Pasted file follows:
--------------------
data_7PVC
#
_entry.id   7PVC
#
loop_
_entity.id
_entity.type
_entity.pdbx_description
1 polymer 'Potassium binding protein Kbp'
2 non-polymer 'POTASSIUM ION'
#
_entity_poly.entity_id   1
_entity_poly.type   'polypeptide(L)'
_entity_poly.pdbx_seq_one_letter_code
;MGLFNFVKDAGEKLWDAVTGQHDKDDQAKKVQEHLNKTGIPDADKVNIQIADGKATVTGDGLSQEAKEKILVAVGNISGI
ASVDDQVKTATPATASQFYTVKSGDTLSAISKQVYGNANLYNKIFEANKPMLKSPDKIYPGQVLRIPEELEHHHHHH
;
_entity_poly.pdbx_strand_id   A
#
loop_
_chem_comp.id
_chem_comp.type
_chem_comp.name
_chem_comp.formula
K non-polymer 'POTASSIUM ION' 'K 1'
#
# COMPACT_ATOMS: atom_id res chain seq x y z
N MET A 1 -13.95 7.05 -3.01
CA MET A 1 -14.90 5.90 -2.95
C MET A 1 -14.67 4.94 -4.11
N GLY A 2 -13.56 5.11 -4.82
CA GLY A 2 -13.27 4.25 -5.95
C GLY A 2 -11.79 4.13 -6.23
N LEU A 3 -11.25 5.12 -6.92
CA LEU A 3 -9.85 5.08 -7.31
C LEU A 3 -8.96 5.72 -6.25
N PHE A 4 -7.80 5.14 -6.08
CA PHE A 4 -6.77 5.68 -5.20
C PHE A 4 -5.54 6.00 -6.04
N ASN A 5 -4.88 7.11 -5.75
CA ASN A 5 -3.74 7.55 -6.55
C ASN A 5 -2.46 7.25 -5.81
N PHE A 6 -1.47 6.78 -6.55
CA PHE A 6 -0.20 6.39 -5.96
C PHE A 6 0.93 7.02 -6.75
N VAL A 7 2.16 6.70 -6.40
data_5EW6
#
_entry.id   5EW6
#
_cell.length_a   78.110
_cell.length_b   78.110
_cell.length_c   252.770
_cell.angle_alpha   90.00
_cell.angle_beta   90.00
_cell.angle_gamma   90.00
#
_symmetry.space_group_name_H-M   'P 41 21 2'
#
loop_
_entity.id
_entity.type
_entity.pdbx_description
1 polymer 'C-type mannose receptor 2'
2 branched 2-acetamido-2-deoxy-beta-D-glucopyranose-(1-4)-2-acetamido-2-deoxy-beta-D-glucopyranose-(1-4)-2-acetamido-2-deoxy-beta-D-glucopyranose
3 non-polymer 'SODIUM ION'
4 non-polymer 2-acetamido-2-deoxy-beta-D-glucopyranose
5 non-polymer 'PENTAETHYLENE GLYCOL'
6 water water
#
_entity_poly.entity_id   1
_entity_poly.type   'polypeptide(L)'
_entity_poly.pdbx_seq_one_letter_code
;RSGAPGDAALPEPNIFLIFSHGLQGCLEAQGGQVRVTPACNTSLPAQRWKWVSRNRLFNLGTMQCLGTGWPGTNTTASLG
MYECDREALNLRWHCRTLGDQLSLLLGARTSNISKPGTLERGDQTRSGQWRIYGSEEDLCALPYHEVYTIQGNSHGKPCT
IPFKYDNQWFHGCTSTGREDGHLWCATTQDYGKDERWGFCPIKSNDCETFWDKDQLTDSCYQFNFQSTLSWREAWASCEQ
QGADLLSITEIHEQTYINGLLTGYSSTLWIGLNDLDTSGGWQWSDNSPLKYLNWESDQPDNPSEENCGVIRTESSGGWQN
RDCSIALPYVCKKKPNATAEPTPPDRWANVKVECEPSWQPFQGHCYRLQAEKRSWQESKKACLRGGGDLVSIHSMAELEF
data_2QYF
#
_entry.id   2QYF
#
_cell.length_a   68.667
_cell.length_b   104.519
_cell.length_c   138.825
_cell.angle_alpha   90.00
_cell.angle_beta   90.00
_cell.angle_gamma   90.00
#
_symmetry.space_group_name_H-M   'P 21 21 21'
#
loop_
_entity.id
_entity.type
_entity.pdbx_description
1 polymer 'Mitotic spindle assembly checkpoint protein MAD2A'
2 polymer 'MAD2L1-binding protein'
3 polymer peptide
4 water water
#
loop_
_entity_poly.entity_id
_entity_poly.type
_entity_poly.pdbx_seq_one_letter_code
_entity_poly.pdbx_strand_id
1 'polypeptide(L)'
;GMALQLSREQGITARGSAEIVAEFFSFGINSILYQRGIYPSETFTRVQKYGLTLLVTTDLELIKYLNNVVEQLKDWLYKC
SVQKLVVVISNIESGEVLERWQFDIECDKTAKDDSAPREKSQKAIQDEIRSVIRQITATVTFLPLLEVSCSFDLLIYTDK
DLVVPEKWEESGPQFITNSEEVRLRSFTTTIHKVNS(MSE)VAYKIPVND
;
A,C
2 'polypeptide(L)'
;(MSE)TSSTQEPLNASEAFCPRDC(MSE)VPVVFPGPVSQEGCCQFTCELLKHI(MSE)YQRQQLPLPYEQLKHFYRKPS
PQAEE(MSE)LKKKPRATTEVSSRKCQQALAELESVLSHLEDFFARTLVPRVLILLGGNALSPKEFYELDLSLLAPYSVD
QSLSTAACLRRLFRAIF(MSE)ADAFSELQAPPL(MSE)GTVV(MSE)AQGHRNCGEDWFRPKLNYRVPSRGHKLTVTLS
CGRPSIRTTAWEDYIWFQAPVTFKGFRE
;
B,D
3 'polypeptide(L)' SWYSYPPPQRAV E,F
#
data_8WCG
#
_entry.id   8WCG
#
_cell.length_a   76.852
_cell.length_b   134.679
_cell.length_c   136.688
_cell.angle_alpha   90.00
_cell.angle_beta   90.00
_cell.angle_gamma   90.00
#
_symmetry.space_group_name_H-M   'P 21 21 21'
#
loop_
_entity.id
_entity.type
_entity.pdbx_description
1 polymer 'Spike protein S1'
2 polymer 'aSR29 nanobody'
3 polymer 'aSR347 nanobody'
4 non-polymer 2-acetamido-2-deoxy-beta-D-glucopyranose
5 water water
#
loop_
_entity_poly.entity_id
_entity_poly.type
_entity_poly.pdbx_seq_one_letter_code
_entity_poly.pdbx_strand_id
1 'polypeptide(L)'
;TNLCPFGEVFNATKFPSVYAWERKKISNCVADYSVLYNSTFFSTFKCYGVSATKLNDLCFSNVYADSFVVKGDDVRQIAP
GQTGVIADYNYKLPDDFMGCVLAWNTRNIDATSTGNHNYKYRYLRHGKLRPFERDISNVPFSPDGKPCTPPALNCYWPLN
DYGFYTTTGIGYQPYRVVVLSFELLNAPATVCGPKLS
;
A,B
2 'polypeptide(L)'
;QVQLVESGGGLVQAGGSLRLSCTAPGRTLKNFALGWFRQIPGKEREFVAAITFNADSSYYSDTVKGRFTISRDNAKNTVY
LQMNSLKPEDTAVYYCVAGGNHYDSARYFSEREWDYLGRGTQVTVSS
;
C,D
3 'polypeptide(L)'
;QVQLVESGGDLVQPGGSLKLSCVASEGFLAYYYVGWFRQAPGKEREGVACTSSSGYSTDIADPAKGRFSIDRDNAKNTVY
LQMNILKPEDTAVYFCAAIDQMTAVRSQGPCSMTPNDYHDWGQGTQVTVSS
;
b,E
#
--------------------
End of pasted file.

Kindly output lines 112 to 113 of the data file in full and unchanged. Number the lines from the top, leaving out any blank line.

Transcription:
2 'polypeptide(L)'
;(MSE)TSSTQEPLNASEAFCPRDC(MSE)VPVVFPGPVSQEGCCQFTCELLKHI(MSE)YQRQQLPLPYEQLKHFYRKPS